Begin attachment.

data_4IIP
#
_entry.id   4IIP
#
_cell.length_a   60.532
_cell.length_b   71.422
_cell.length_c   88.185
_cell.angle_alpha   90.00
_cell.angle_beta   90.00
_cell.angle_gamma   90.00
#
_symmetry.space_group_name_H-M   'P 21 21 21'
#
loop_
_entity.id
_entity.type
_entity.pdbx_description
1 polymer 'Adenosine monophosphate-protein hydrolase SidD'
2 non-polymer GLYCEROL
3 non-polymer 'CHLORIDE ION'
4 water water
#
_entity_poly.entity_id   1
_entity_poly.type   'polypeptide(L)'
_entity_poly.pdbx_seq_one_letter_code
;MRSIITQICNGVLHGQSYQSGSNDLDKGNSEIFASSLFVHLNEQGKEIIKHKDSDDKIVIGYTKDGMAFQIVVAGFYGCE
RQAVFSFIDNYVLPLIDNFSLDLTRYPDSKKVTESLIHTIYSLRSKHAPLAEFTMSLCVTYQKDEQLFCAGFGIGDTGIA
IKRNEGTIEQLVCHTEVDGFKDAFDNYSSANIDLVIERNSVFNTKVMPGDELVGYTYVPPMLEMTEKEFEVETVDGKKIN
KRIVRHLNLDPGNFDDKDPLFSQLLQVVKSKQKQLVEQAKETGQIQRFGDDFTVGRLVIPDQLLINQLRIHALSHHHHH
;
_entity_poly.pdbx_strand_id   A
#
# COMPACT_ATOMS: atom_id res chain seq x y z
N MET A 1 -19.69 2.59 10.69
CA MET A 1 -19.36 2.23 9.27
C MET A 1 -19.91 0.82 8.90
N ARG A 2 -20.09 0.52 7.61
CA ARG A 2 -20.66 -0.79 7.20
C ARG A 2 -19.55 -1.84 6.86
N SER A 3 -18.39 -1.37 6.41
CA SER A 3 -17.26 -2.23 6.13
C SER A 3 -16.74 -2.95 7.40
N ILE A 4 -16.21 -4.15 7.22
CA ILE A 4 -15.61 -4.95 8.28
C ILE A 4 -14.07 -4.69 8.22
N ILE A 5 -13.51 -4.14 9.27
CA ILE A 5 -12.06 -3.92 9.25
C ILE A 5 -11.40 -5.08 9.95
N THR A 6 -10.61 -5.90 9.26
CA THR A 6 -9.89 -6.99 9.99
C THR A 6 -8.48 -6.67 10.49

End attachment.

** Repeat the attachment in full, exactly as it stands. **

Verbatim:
data_4IIP
#
_entry.id   4IIP
#
_cell.length_a   60.532
_cell.length_b   71.422
_cell.length_c   88.185
_cell.angle_alpha   90.00
_cell.angle_beta   90.00
_cell.angle_gamma   90.00
#
_symmetry.space_group_name_H-M   'P 21 21 21'
#
loop_
_entity.id
_entity.type
_entity.pdbx_description
1 polymer 'Adenosine monophosphate-protein hydrolase SidD'
2 non-polymer GLYCEROL
3 non-polymer 'CHLORIDE ION'
4 water water
#
_entity_poly.entity_id   1
_entity_poly.type   'polypeptide(L)'
_entity_poly.pdbx_seq_one_letter_code
;MRSIITQICNGVLHGQSYQSGSNDLDKGNSEIFASSLFVHLNEQGKEIIKHKDSDDKIVIGYTKDGMAFQIVVAGFYGCE
RQAVFSFIDNYVLPLIDNFSLDLTRYPDSKKVTESLIHTIYSLRSKHAPLAEFTMSLCVTYQKDEQLFCAGFGIGDTGIA
IKRNEGTIEQLVCHTEVDGFKDAFDNYSSANIDLVIERNSVFNTKVMPGDELVGYTYVPPMLEMTEKEFEVETVDGKKIN
KRIVRHLNLDPGNFDDKDPLFSQLLQVVKSKQKQLVEQAKETGQIQRFGDDFTVGRLVIPDQLLINQLRIHALSHHHHH
;
_entity_poly.pdbx_strand_id   A
#
# COMPACT_ATOMS: atom_id res chain seq x y z
N MET A 1 -19.69 2.59 10.69
CA MET A 1 -19.36 2.23 9.27
C MET A 1 -19.91 0.82 8.90
N ARG A 2 -20.09 0.52 7.61
CA ARG A 2 -20.66 -0.79 7.20
C ARG A 2 -19.55 -1.84 6.86
N SER A 3 -18.39 -1.37 6.41
CA SER A 3 -17.26 -2.23 6.13
C SER A 3 -16.74 -2.95 7.40
N ILE A 4 -16.21 -4.15 7.22
CA ILE A 4 -15.61 -4.95 8.28
C ILE A 4 -14.07 -4.69 8.22
N ILE A 5 -13.51 -4.14 9.27
CA ILE A 5 -12.06 -3.92 9.25
C ILE A 5 -11.40 -5.08 9.95
N THR A 6 -10.61 -5.90 9.26
CA THR A 6 -9.89 -6.99 9.99
C THR A 6 -8.48 -6.67 10.49